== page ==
The actual meaning of the term VDI (Virtualized Desktop Infrastructure) has evolved somewhat since VMWare (a leading virtualization provider) coined the term years ago. So too have the reasons for implementing VDI in an organization, as have the types of devices used to access virtualized desktops and applications.
VDI is no longer just about delivering a desktop to users sitting in front of thin clients or zero clients. VDI is about getting users what they need to efficiently do their jobs wherever they might be. Although the cloud (think Google Apps, DropBox for Teams, SugarCRM, etc.) and mobile technologies have, to some extent, obviated the need for remote access software that lets users actually view and control a desktop PC in their office or cubicle from the web or particular client software, there are still many times when secure, remote access to corporate resources and applications is a must.
Perhaps more interestingly in 2013, when we will continue to see growth and maturation in BYOD, VDI provides an important means for delivering any on-premise application securely to any device. If sales staff, for example, needs to access a CRM system while they’re on the road via their personal iPads, then VDI can do that. If a programmer prefers Ubuntu but needs to use Microsoft Office for high-fidelity compatibility with his colleagues, VDI can make that happen. In both cases, the applications themselves are virtualized and run on a central server; only the video output is streamed to the device of choice, making the device’s underlying OS irrelevant.
At the same time, IT groups can leverage VDI to escape the software license/install/patch/upgrade cycle that absorbs so much time and labor in many organizations. That same version of Microsoft Office that gets virtualized and streamed to the Linux user can be streamed to Windows users in the same way. The benefit is not just software compatibility. Instead, it’s utterly simple central management of licenses. The ability to install, configure, and manage software centrally means that countless machines can automatically access the latest version of a company’s software by simply using virtualized instead of local versions of it.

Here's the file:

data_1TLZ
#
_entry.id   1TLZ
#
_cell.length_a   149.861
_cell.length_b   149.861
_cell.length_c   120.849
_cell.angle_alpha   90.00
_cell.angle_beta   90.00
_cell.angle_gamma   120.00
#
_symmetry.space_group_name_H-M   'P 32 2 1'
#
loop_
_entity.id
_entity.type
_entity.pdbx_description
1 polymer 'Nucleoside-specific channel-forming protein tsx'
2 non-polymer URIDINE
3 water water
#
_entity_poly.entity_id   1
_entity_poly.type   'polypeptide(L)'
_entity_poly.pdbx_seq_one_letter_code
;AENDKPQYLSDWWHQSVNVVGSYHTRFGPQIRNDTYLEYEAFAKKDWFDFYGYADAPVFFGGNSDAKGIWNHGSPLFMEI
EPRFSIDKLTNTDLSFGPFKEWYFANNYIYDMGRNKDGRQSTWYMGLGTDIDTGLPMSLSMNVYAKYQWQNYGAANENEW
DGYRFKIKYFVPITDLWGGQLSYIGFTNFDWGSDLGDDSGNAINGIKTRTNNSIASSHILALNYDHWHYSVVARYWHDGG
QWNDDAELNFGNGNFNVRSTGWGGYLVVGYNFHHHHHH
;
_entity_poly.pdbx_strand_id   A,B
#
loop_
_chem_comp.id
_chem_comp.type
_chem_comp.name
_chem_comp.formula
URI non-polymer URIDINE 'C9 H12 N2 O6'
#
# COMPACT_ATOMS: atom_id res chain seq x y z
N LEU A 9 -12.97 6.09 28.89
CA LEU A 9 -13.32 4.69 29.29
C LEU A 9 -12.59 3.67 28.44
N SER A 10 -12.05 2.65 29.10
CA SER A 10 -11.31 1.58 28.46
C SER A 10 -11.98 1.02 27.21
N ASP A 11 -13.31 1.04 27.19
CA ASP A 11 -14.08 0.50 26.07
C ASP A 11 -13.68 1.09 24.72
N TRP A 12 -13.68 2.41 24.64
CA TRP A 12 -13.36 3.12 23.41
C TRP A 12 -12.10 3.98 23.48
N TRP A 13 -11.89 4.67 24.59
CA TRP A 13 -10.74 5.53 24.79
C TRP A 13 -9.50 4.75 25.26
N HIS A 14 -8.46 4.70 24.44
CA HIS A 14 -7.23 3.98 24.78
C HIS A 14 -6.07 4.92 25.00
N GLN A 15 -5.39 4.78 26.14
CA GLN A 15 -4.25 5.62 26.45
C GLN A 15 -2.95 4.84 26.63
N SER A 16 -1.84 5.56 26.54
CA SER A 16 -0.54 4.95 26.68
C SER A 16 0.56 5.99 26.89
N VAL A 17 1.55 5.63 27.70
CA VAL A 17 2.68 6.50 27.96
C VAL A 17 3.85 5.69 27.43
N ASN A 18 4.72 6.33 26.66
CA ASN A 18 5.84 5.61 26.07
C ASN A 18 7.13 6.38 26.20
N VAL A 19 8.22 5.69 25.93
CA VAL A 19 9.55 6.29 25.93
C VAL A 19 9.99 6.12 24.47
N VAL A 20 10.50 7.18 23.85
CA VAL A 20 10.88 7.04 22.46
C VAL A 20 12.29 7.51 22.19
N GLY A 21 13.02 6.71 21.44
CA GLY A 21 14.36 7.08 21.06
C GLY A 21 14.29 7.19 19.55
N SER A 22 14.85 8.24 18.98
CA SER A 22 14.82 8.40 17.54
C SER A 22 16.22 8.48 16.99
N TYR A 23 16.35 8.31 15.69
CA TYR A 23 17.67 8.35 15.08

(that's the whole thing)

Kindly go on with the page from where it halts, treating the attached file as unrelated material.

Many organizations hesitate to allow BYOD because of security concerns, as well as the need to ensure software and hardware compatibility. However, every OS (both desktop and mobile) can access some sort of client application that connects them to virtualized applications or even full virtual desktops. The latter is not generally recommended as it can erase some of the productivity benefits associated with BYOD, but in some cases, security requirements may dictate full desktop VDI. In both scenarios, security is far less of a concern as important data need not be stored on personal devices.
Again, no matter what the case, organizations have a golden opportunity to achieve several very positive IT outcomes:
- Centralize configuration, management, software installations, etc., reducing the inherent inefficiencies of traditional desktop deployments.
- Allow software updates to become available to users in near real time.
- Reduce licensing costs and centralize license management.
- Let users, whatever their chosen device or devices, access standard, legacy, proprietary, and other non-cloud-based data and applications securely and easily.
- Turn phones, tablets, PCs, etc., into thin clients, easing the transition to cloud-based applications and storage that can be accessed natively from a browser or app.